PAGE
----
Natalie Homer


The ash pile from the Holy Burn, 
salt-and-pepper, crowns the gravel 
of the church parking lot. The Christmas trees, 
Bibles, and palm leaves from Easter
have begun a second life as smoke and ash.

I think of January in terms of blue: 
icy aquamarine, cerulean, the blue that 
swirls over china plates, the tired, washed-out
blue of the winter sky.

In this season of after-light, the trash on the roadside 
is glaring, as are the corpses I drove past to get here, 
deer, foxes, and opossums.

The orange berries on the barren shrubs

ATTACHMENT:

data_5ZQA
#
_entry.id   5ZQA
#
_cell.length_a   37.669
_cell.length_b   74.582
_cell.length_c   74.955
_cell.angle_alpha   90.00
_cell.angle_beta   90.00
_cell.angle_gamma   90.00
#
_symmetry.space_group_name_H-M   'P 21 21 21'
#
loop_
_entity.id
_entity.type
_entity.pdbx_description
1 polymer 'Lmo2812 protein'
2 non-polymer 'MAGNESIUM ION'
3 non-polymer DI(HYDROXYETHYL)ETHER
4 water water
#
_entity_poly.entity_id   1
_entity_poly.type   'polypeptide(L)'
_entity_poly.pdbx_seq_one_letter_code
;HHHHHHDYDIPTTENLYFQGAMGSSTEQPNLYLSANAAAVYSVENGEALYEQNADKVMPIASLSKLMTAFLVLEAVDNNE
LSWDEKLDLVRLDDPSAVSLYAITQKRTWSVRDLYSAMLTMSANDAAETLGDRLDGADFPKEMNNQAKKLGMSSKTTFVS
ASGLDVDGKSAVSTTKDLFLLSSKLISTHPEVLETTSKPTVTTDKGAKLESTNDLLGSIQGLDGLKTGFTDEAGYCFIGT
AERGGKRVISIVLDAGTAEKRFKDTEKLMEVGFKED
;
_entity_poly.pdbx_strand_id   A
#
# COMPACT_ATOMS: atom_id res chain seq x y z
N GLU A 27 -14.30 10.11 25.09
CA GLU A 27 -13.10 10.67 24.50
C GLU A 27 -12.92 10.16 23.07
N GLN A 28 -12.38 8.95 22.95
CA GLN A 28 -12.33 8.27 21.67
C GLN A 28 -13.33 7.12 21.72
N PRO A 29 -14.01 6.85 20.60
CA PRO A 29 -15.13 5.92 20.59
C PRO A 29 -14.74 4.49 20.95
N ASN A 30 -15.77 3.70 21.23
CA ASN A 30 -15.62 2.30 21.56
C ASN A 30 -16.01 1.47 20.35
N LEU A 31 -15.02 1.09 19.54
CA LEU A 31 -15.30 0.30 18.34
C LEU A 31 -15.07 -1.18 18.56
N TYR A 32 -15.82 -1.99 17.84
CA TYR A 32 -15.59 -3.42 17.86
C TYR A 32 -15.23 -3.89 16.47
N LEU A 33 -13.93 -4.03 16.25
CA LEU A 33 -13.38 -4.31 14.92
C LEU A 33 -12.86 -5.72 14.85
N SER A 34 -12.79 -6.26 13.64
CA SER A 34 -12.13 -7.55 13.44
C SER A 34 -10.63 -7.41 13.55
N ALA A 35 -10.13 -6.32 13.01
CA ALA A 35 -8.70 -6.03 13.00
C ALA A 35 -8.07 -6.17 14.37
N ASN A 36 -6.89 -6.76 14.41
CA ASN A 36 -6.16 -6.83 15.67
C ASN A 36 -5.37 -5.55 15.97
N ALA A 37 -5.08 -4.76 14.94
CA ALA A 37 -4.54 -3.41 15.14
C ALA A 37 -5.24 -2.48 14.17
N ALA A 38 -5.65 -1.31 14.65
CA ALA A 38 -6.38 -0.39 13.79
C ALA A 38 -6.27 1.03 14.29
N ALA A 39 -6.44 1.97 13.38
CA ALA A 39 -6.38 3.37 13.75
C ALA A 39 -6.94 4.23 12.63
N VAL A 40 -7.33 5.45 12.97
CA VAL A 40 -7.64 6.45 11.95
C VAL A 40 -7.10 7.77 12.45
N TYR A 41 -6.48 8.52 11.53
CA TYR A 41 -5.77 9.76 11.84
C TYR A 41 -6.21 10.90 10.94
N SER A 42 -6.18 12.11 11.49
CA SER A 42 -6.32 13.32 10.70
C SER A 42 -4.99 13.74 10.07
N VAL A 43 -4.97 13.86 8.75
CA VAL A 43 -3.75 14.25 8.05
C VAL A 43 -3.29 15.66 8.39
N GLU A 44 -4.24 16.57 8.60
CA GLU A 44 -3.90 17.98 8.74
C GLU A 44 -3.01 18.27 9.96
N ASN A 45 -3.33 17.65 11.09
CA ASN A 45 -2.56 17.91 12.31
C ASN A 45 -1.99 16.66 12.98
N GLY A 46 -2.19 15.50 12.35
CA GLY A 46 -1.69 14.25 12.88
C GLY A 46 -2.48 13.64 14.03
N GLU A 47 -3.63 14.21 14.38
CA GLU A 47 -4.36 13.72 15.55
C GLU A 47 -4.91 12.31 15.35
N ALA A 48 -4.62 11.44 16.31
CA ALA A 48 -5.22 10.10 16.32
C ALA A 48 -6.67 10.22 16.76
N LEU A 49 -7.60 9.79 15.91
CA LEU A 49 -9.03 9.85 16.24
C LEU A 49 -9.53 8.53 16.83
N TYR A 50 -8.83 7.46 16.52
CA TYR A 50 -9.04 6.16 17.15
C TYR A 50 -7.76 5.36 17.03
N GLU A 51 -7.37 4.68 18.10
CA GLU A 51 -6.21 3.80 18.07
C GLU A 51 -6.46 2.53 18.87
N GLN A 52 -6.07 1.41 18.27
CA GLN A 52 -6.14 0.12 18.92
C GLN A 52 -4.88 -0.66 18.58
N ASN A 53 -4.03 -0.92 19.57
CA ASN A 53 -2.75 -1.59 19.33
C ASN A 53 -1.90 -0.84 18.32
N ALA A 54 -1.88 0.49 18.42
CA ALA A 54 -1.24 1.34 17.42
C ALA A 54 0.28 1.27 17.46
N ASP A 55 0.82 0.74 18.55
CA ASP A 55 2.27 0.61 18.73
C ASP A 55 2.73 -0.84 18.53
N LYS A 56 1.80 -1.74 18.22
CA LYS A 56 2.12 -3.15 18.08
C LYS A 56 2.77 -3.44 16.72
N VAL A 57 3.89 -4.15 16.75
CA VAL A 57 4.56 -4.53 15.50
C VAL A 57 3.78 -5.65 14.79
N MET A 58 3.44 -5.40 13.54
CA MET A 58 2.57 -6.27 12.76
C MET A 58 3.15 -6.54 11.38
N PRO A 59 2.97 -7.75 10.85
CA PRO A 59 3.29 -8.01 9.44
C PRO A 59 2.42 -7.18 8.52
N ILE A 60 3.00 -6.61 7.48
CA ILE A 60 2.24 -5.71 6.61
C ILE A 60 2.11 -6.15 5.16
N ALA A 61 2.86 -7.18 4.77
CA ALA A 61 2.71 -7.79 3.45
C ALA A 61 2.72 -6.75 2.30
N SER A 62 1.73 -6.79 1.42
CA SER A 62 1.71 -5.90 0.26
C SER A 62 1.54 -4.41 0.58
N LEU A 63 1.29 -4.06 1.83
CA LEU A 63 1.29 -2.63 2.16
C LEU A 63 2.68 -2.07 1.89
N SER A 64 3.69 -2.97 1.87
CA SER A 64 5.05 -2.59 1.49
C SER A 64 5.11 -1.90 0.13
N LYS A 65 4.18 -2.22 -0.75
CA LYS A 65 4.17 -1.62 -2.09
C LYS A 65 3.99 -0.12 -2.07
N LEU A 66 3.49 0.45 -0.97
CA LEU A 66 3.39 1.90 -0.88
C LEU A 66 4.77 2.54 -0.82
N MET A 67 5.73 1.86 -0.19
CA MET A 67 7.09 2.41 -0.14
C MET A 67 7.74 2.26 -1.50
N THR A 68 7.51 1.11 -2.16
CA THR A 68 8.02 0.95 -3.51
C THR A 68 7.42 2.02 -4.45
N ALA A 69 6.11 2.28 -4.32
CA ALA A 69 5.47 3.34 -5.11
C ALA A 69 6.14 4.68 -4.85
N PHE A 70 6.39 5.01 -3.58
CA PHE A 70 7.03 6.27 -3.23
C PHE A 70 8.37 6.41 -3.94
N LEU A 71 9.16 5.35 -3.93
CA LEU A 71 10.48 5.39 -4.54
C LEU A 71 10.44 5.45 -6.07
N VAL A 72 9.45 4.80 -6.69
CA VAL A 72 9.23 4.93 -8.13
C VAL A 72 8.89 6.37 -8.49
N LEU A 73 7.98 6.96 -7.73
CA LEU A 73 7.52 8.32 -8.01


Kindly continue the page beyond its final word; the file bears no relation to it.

have no business being there.

Hope is a labor like any other.

Natalie Homer

has recently contributed to Ruminate, Puerto del Sol, American Literary Review, Sou'wester, Four Way Review, and other journals. She received an MFA from West Virginia University and lives in southwestern Pennsylvania. Her first collection, Under the Broom Tree, is forthcoming from Autumn House Press.